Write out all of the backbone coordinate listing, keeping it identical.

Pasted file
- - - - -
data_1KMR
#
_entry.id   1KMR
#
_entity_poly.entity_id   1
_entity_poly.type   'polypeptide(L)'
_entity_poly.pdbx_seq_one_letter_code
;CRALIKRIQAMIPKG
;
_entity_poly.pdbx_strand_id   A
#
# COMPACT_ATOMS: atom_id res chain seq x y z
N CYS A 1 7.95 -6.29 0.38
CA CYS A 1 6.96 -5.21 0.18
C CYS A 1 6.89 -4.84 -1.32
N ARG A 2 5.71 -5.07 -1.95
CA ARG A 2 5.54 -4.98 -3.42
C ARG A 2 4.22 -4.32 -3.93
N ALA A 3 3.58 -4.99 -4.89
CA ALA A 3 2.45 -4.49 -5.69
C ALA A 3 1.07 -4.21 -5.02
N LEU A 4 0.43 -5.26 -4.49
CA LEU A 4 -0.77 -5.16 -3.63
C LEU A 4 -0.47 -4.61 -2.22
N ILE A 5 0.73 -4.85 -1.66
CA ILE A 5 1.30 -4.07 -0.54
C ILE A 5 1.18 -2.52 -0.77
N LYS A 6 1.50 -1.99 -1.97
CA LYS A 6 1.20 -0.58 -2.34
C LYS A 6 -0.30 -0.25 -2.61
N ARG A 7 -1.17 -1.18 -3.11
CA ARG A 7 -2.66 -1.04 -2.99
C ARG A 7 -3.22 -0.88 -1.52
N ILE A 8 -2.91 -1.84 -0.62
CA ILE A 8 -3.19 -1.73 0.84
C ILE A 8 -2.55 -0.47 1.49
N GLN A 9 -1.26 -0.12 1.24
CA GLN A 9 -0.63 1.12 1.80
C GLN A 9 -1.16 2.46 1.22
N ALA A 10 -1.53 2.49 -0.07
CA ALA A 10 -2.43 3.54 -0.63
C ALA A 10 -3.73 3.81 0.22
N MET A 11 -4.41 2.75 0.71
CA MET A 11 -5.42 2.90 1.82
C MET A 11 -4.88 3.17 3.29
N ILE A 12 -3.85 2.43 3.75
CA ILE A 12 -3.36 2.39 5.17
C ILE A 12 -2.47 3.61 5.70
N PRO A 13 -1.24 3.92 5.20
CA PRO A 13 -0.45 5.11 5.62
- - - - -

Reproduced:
data_1KMR
#
_entry.id   1KMR
#
_entity_poly.entity_id   1
_entity_poly.type   'polypeptide(L)'
_entity_poly.pdbx_seq_one_letter_code
;CRALIKRIQAMIPKG
;
_entity_poly.pdbx_strand_id   A
#
# COMPACT_ATOMS: atom_id res chain seq x y z
N CYS A 1 7.95 -6.29 0.38
CA CYS A 1 6.96 -5.21 0.18
C CYS A 1 6.89 -4.84 -1.32
N ARG A 2 5.71 -5.07 -1.95
CA ARG A 2 5.54 -4.98 -3.42
C ARG A 2 4.22 -4.32 -3.93
N ALA A 3 3.58 -4.99 -4.89
CA ALA A 3 2.45 -4.49 -5.69
C ALA A 3 1.07 -4.21 -5.02
N LEU A 4 0.43 -5.26 -4.49
CA LEU A 4 -0.77 -5.16 -3.63
C LEU A 4 -0.47 -4.61 -2.22
N ILE A 5 0.73 -4.85 -1.66
CA ILE A 5 1.30 -4.07 -0.54
C ILE A 5 1.18 -2.52 -0.77
N LYS A 6 1.50 -1.99 -1.97
CA LYS A 6 1.20 -0.58 -2.34
C LYS A 6 -0.30 -0.25 -2.61
N ARG A 7 -1.17 -1.18 -3.11
CA ARG A 7 -2.66 -1.04 -2.99
C ARG A 7 -3.22 -0.88 -1.52
N ILE A 8 -2.91 -1.84 -0.62
CA ILE A 8 -3.19 -1.73 0.84
C ILE A 8 -2.55 -0.47 1.49
N GLN A 9 -1.26 -0.12 1.24
CA GLN A 9 -0.63 1.12 1.80
C GLN A 9 -1.16 2.46 1.22
N ALA A 10 -1.53 2.49 -0.07
CA ALA A 10 -2.43 3.54 -0.63
C ALA A 10 -3.73 3.81 0.22
N MET A 11 -4.41 2.75 0.71
CA MET A 11 -5.42 2.90 1.82
C MET A 11 -4.88 3.17 3.29
N ILE A 12 -3.85 2.43 3.75
CA ILE A 12 -3.36 2.39 5.17
C ILE A 12 -2.47 3.61 5.70
N PRO A 13 -1.24 3.92 5.20
CA PRO A 13 -0.45 5.11 5.62